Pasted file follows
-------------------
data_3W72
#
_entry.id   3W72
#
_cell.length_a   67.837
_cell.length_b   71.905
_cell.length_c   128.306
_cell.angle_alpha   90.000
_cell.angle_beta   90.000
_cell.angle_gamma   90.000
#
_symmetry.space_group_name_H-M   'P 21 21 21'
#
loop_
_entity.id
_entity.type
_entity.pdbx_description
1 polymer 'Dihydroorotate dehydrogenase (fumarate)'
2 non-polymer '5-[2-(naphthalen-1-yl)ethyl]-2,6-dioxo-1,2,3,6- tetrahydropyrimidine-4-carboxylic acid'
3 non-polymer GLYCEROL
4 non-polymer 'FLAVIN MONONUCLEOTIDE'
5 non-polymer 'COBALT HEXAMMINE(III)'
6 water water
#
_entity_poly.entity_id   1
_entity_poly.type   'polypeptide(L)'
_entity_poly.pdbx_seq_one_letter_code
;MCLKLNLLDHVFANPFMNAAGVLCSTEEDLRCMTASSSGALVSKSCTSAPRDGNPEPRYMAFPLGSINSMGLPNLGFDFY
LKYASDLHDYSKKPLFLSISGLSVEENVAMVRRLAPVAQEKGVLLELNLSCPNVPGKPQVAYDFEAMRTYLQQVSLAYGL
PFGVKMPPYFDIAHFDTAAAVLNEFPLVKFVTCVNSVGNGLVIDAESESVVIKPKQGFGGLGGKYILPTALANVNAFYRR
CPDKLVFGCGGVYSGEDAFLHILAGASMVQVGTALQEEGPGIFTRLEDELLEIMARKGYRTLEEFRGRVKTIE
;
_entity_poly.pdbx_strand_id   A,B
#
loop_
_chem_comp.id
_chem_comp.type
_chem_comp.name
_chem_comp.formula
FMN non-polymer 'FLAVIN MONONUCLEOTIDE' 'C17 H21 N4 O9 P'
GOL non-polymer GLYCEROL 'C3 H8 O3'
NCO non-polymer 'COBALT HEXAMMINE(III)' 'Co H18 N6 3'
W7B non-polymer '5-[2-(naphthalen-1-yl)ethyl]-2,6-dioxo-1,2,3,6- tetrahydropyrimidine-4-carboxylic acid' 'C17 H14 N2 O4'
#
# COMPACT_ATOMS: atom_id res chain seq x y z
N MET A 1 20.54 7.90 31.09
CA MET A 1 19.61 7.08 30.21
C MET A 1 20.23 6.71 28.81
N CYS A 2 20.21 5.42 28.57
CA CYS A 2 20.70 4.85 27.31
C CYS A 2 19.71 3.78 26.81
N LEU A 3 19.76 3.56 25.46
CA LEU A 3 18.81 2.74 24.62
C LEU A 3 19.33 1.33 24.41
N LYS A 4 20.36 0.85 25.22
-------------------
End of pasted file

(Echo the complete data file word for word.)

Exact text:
data_3W72
#
_entry.id   3W72
#
_cell.length_a   67.837
_cell.length_b   71.905
_cell.length_c   128.306
_cell.angle_alpha   90.000
_cell.angle_beta   90.000
_cell.angle_gamma   90.000
#
_symmetry.space_group_name_H-M   'P 21 21 21'
#
loop_
_entity.id
_entity.type
_entity.pdbx_description
1 polymer 'Dihydroorotate dehydrogenase (fumarate)'
2 non-polymer '5-[2-(naphthalen-1-yl)ethyl]-2,6-dioxo-1,2,3,6- tetrahydropyrimidine-4-carboxylic acid'
3 non-polymer GLYCEROL
4 non-polymer 'FLAVIN MONONUCLEOTIDE'
5 non-polymer 'COBALT HEXAMMINE(III)'
6 water water
#
_entity_poly.entity_id   1
_entity_poly.type   'polypeptide(L)'
_entity_poly.pdbx_seq_one_letter_code
;MCLKLNLLDHVFANPFMNAAGVLCSTEEDLRCMTASSSGALVSKSCTSAPRDGNPEPRYMAFPLGSINSMGLPNLGFDFY
LKYASDLHDYSKKPLFLSISGLSVEENVAMVRRLAPVAQEKGVLLELNLSCPNVPGKPQVAYDFEAMRTYLQQVSLAYGL
PFGVKMPPYFDIAHFDTAAAVLNEFPLVKFVTCVNSVGNGLVIDAESESVVIKPKQGFGGLGGKYILPTALANVNAFYRR
CPDKLVFGCGGVYSGEDAFLHILAGASMVQVGTALQEEGPGIFTRLEDELLEIMARKGYRTLEEFRGRVKTIE
;
_entity_poly.pdbx_strand_id   A,B
#
loop_
_chem_comp.id
_chem_comp.type
_chem_comp.name
_chem_comp.formula
FMN non-polymer 'FLAVIN MONONUCLEOTIDE' 'C17 H21 N4 O9 P'
GOL non-polymer GLYCEROL 'C3 H8 O3'
NCO non-polymer 'COBALT HEXAMMINE(III)' 'Co H18 N6 3'
W7B non-polymer '5-[2-(naphthalen-1-yl)ethyl]-2,6-dioxo-1,2,3,6- tetrahydropyrimidine-4-carboxylic acid' 'C17 H14 N2 O4'
#
# COMPACT_ATOMS: atom_id res chain seq x y z
N MET A 1 20.54 7.90 31.09
CA MET A 1 19.61 7.08 30.21
C MET A 1 20.23 6.71 28.81
N CYS A 2 20.21 5.42 28.57
CA CYS A 2 20.70 4.85 27.31
C CYS A 2 19.71 3.78 26.81
N LEU A 3 19.76 3.56 25.46
CA LEU A 3 18.81 2.74 24.62
C LEU A 3 19.33 1.33 24.41
N LYS A 4 20.36 0.85 25.22